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Root Canal

dental scan showing root

Root Canal Therapy

Endodontics focuses on diagnosing, treating, and managing conditions related to the dental pulp, or the interior part of the tooth.

The dental pulp contains nerves, tissue, and blood vessels. It supports the root of the tooth during the development phase. Once the tooth is fully developed, it can survive without the dental pulp by sourcing nutrients from outside tissues.

Endodontic therapy may be necessary if the dental pulp becomes infected. The dentist specializing in this area is called 'an endodontist.'

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What Is Root Canal Therapy?

Root canal therapy is a dental procedure that treats infected teeth.

If the dental pulp is decayed, bacteria can invade the tooth. To save the tooth, the decayed tooth structure must be removed, and the tooth interior must be cleaned.

The root of the tooth can extend down to the jawbone, so it's important to examine a decay right away to check the extent of the damage and the right steps to take.

Also, it's possible for one tooth to have multiple root canals, so this can be a complex procedure. Surgery may be necessary if non-surgical procedures aren't enough to treat the tooth (e.g., if debris has already calcified and reached the root of the tooth).

What Happens During a Root Canal Treatment?

There's an impression that root canal therapy is painful, so many shy away from it or are hesitant to go through it. However, removing the tooth isn't always the best solution during an infection.

The procedure itself shouldn't be painful. The infection is the cause of the pain, and getting rid of it can help you feel better. Here are the usual steps involved in root canal therapy:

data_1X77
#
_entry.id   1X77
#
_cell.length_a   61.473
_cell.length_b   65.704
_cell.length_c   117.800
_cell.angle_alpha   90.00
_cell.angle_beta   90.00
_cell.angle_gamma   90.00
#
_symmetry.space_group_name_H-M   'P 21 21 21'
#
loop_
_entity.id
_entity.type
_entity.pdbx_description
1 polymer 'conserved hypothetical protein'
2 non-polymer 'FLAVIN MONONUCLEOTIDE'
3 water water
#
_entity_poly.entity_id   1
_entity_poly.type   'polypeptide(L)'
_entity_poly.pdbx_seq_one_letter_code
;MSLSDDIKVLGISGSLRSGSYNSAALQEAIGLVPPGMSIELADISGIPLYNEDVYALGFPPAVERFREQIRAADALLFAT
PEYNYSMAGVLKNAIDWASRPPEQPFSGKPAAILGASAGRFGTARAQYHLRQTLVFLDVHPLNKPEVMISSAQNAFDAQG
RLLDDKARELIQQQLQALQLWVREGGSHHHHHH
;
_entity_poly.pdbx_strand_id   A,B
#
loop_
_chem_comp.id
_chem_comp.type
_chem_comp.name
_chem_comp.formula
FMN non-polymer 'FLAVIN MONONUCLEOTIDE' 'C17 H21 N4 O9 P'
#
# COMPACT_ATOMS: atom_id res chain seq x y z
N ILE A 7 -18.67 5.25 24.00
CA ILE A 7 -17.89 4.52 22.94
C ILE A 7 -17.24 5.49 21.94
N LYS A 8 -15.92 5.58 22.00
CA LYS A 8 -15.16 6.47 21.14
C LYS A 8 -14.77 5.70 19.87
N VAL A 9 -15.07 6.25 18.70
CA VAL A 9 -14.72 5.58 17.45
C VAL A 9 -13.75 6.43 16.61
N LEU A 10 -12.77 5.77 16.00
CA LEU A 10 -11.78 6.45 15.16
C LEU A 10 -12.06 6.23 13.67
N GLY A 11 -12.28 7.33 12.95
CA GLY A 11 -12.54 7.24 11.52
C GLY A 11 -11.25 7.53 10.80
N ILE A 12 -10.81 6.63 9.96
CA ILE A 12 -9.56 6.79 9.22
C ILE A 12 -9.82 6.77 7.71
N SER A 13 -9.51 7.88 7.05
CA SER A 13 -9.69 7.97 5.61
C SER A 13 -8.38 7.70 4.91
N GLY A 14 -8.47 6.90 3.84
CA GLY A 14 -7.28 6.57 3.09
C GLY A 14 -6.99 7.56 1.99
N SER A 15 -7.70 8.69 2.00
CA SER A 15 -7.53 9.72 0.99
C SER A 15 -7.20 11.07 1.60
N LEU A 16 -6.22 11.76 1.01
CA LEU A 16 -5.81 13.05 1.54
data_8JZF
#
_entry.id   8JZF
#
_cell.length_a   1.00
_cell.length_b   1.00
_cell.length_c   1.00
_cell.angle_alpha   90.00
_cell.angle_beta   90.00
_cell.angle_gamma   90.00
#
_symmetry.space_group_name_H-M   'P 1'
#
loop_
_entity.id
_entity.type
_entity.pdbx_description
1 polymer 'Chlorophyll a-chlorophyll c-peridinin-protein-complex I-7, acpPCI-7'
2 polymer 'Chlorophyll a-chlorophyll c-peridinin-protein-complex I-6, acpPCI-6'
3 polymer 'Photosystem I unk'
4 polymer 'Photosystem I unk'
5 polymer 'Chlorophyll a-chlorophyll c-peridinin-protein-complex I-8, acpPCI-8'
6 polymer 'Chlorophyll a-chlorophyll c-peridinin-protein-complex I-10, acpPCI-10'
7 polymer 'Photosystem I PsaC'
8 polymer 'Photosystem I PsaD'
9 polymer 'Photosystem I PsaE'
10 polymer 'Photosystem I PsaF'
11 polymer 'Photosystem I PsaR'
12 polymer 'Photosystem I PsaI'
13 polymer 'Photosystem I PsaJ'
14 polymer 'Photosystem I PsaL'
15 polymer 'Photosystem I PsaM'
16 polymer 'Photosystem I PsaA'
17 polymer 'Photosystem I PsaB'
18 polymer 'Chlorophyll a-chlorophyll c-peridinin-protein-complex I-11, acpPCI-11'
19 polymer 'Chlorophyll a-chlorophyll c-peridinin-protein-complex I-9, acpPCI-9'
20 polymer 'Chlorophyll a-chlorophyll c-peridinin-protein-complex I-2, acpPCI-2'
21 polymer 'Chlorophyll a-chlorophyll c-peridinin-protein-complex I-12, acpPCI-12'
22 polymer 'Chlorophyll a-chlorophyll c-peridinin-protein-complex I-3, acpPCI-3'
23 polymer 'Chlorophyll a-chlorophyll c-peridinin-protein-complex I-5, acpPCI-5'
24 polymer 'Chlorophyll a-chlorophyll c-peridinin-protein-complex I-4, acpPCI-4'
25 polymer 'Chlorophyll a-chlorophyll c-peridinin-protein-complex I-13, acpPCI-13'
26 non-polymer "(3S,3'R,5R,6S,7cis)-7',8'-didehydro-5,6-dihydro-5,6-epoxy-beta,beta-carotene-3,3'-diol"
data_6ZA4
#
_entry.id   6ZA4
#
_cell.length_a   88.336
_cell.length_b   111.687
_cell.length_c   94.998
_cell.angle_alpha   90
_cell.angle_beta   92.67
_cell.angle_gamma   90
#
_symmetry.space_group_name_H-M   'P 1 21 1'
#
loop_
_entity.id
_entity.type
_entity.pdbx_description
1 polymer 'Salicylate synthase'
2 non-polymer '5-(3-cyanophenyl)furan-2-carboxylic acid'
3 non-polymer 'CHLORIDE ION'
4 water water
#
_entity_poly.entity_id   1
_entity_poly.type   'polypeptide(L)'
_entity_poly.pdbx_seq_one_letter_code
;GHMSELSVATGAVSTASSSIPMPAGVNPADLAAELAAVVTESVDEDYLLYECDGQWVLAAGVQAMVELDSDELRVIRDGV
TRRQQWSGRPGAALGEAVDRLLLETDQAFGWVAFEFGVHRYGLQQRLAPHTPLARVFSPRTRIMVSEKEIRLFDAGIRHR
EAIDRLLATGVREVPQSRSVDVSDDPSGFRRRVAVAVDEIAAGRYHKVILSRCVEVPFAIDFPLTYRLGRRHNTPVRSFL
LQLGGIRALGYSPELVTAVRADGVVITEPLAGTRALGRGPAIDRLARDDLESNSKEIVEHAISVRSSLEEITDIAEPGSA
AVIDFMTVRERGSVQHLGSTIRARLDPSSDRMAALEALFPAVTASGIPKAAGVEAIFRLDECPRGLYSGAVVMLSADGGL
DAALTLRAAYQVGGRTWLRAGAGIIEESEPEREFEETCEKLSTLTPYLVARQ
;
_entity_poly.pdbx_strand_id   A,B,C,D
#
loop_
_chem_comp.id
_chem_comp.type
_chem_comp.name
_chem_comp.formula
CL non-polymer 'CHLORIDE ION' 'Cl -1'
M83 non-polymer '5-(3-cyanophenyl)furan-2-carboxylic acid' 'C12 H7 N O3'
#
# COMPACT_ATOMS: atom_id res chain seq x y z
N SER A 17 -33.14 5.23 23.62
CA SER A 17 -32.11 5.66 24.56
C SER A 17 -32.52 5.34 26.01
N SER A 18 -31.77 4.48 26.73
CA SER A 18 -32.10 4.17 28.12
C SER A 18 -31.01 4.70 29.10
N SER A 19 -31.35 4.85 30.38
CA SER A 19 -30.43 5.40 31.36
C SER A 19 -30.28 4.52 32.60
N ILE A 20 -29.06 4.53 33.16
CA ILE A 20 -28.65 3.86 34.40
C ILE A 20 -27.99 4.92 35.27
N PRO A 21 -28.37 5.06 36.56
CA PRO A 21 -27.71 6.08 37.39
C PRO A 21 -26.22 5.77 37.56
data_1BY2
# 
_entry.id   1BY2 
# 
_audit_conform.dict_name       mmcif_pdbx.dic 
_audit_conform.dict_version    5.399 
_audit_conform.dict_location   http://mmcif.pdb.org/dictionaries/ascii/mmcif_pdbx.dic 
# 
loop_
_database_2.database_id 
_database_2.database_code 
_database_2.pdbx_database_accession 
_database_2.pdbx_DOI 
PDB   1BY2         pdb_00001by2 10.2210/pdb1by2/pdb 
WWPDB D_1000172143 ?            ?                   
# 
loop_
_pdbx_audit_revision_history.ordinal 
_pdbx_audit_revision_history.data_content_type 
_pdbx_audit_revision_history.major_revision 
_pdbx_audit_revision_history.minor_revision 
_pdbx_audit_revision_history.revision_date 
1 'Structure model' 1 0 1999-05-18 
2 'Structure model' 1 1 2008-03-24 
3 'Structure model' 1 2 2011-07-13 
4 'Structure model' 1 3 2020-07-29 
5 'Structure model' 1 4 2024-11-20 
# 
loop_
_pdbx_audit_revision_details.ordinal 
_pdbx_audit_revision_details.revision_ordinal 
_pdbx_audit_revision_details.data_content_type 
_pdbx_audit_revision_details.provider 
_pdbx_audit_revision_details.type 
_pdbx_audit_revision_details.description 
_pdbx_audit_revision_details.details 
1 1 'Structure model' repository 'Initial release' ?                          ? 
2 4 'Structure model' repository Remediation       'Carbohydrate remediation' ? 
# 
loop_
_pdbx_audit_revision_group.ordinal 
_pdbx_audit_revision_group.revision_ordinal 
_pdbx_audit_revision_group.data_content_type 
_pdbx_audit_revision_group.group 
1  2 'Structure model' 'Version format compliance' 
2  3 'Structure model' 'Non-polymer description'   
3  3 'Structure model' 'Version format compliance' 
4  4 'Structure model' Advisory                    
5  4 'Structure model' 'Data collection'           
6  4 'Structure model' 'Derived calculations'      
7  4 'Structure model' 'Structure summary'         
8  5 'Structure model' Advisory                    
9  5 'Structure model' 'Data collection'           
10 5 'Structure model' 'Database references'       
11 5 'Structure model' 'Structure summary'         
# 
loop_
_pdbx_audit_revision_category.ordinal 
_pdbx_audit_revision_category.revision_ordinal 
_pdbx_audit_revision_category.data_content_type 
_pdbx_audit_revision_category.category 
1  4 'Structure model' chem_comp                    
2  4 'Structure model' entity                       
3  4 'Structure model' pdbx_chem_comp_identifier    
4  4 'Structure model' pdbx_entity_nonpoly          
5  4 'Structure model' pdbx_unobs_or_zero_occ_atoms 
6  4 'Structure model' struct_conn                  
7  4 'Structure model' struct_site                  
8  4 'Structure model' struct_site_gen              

Your endodontist or dentist administers local anesthesia to numb the area. They clean the root canal and remove the decayed pulp.

Then, they decontaminate the hollow canal. Afterward, it is filled and sealed. Removing the pulp will also take away the tooth's sensation. You will no longer feel pain, as the tissues have been taken out.

The tooth will still survive without pulp, but it'll become more fragile. To strengthen it, your dentist may recommend getting a crown. Until the procedure is complete, you need to be very careful when using the area. Avoid pressure, biting, or heavy chewing on the root canal.

Signs You May Need Root Canal Therapy

Your dentist will recognize signs you may need a root canal treatment through a thorough oral examination. They may need X-rays to assess the bacterial infection.

Though, here are some signs you can check for before talking to your dentist about a potential treatment:

  • Increased sensitivity
  • Pain when biting down on food
  • Loose tooth
  • Swollen gums
  • Tooth discoloration
  • Abscess

The pain disappearing isn't a sign that the issue is resolved. This could be because the pulp has already died, so the sensation is gone as well.

Is Root Canal Therapy the Right Treatment for Me?

The best treatment is no treatment at all. We're happy to help you save a weakened or damaged tooth, but taking steps to prevent needing these types of procedures is even more rewarding.

If you feel you need a root canal, please contact our team at Westwood Dental. Let's schedule you for a thorough exam to assess the condition of your teeth and oral health.